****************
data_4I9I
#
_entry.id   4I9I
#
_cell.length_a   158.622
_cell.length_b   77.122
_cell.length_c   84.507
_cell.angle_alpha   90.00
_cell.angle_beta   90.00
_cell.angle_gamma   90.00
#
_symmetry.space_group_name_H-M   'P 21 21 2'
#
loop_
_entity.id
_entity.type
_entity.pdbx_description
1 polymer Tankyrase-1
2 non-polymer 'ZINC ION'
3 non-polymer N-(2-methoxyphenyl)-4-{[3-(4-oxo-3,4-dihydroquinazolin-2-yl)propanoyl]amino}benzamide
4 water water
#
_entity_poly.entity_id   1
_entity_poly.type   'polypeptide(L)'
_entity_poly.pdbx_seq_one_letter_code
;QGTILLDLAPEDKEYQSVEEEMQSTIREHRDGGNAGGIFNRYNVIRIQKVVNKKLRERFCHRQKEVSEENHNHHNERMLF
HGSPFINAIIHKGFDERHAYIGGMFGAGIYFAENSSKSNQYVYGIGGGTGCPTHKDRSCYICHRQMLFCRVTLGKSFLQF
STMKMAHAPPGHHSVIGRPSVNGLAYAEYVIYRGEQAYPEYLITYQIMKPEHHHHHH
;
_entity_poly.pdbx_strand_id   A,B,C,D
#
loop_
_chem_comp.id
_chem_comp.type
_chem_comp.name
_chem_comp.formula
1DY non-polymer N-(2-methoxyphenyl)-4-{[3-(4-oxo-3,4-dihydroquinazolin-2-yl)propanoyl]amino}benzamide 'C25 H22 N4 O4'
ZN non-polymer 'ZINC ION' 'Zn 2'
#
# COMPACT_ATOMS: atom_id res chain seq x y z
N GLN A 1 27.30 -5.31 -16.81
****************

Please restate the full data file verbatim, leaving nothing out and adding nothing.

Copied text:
data_4I9I
#
_entry.id   4I9I
#
_cell.length_a   158.622
_cell.length_b   77.122
_cell.length_c   84.507
_cell.angle_alpha   90.00
_cell.angle_beta   90.00
_cell.angle_gamma   90.00
#
_symmetry.space_group_name_H-M   'P 21 21 2'
#
loop_
_entity.id
_entity.type
_entity.pdbx_description
1 polymer Tankyrase-1
2 non-polymer 'ZINC ION'
3 non-polymer N-(2-methoxyphenyl)-4-{[3-(4-oxo-3,4-dihydroquinazolin-2-yl)propanoyl]amino}benzamide
4 water water
#
_entity_poly.entity_id   1
_entity_poly.type   'polypeptide(L)'
_entity_poly.pdbx_seq_one_letter_code
;QGTILLDLAPEDKEYQSVEEEMQSTIREHRDGGNAGGIFNRYNVIRIQKVVNKKLRERFCHRQKEVSEENHNHHNERMLF
HGSPFINAIIHKGFDERHAYIGGMFGAGIYFAENSSKSNQYVYGIGGGTGCPTHKDRSCYICHRQMLFCRVTLGKSFLQF
STMKMAHAPPGHHSVIGRPSVNGLAYAEYVIYRGEQAYPEYLITYQIMKPEHHHHHH
;
_entity_poly.pdbx_strand_id   A,B,C,D
#
loop_
_chem_comp.id
_chem_comp.type
_chem_comp.name
_chem_comp.formula
1DY non-polymer N-(2-methoxyphenyl)-4-{[3-(4-oxo-3,4-dihydroquinazolin-2-yl)propanoyl]amino}benzamide 'C25 H22 N4 O4'
ZN non-polymer 'ZINC ION' 'Zn 2'
#
# COMPACT_ATOMS: atom_id res chain seq x y z
N GLN A 1 27.30 -5.31 -16.81